On the same day all but three Republican senators voted for the House GOP government funding bill that would slash $61 billion from the current federal budget, Sen. John McCain, R-Ariz., who voted for the measure, said he has "serious concerns" about it, specifically what it does to the nation's military.

The senator, top Republican on the Armed Services Committee, said that he is so concerned that if Congress opts for yet another short-term continuing resolution (CR) to fund the government beyond March 18, as is expected, he will be "compelled to propose an amendment which will then fund our nation's national security requirements" for the rest of the fiscal year which ends September 30. Similar concerns have been voiced by some House Republicans.

"The defense-related spending is not sufficient to carry out the responsibilities of our military, to carry out our defense requirements," McCain charged, and said his amendment would add about $535 billion for "normal defense appropriations," as well as $159 billion reserved specifically for the wars in Iraq and Afghanistan.  McCain criticized the hundreds of millions of dollars in the House measure that are shifted away from war needs and still other items unrelated to defense that the senator said need to be "eliminated."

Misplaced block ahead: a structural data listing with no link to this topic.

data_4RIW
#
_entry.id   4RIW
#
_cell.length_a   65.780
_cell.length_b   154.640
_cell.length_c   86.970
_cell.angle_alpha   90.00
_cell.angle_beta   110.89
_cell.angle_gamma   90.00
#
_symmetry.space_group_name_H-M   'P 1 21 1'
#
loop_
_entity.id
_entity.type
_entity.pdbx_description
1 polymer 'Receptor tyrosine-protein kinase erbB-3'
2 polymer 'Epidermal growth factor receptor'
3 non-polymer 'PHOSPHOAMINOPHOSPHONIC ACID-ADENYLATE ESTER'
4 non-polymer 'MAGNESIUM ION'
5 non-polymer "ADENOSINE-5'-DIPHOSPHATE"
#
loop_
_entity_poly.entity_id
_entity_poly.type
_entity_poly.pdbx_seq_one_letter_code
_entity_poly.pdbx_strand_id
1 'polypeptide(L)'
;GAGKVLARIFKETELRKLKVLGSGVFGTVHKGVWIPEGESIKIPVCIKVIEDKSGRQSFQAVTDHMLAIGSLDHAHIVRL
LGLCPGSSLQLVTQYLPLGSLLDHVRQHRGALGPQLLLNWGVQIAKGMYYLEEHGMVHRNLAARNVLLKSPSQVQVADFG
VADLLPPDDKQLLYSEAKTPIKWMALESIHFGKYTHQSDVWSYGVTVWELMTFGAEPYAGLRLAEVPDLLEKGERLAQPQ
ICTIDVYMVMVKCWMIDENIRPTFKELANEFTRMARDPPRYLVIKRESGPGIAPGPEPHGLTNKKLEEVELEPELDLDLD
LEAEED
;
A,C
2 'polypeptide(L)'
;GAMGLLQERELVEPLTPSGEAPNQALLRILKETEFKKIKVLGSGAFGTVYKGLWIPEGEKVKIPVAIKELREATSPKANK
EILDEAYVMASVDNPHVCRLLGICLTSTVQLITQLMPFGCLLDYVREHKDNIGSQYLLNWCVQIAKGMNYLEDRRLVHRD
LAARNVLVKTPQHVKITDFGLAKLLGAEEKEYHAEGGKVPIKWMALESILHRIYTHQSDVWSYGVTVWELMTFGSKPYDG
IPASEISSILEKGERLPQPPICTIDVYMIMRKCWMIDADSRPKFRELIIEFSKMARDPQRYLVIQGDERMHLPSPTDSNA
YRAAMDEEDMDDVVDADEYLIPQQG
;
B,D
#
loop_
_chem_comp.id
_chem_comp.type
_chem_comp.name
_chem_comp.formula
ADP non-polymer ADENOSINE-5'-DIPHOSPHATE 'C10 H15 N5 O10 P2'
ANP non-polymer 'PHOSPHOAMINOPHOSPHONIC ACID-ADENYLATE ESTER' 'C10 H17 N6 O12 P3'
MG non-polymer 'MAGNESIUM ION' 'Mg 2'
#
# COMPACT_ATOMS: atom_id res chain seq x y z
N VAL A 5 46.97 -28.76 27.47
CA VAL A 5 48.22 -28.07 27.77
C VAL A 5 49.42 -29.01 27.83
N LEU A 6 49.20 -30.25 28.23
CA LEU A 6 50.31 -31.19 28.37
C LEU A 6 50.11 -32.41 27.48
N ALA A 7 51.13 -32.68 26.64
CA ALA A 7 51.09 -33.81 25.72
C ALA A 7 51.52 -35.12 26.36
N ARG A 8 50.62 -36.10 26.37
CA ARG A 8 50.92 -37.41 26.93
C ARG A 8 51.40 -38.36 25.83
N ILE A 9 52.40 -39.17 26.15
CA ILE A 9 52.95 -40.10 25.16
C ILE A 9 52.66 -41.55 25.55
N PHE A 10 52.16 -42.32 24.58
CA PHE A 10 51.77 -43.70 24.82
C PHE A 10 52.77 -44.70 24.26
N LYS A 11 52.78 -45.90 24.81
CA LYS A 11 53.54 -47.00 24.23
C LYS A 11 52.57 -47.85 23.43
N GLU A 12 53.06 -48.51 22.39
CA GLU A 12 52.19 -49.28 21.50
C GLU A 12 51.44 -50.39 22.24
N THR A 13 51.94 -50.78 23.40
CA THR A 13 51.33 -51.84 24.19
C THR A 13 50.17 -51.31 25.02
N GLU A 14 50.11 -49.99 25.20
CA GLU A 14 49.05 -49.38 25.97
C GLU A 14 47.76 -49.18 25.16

It's a dilemma a number of Republicans have faced in the GOP drive to ax billions from the federal coffers, especially as most members appear to be in no rush to tackle the real drivers of debt and deficits, Medicare and Medicaid, focusing only on the 12 percent of the budget known as non-defense, discretionary spending.

"We cannot forget we are in two wars," McCain warned, adding, "We cannot force (the military) to live two weeks by two weeks by two weeks."

McCain, long known as a fighter of excessive government spending, said he would be happy to consider further, responsible cuts to the defense budget, but added, "I take a back seat to no one in our zeal to cut spending...but the first priority of government, the first is to ensure the safety of its citizens."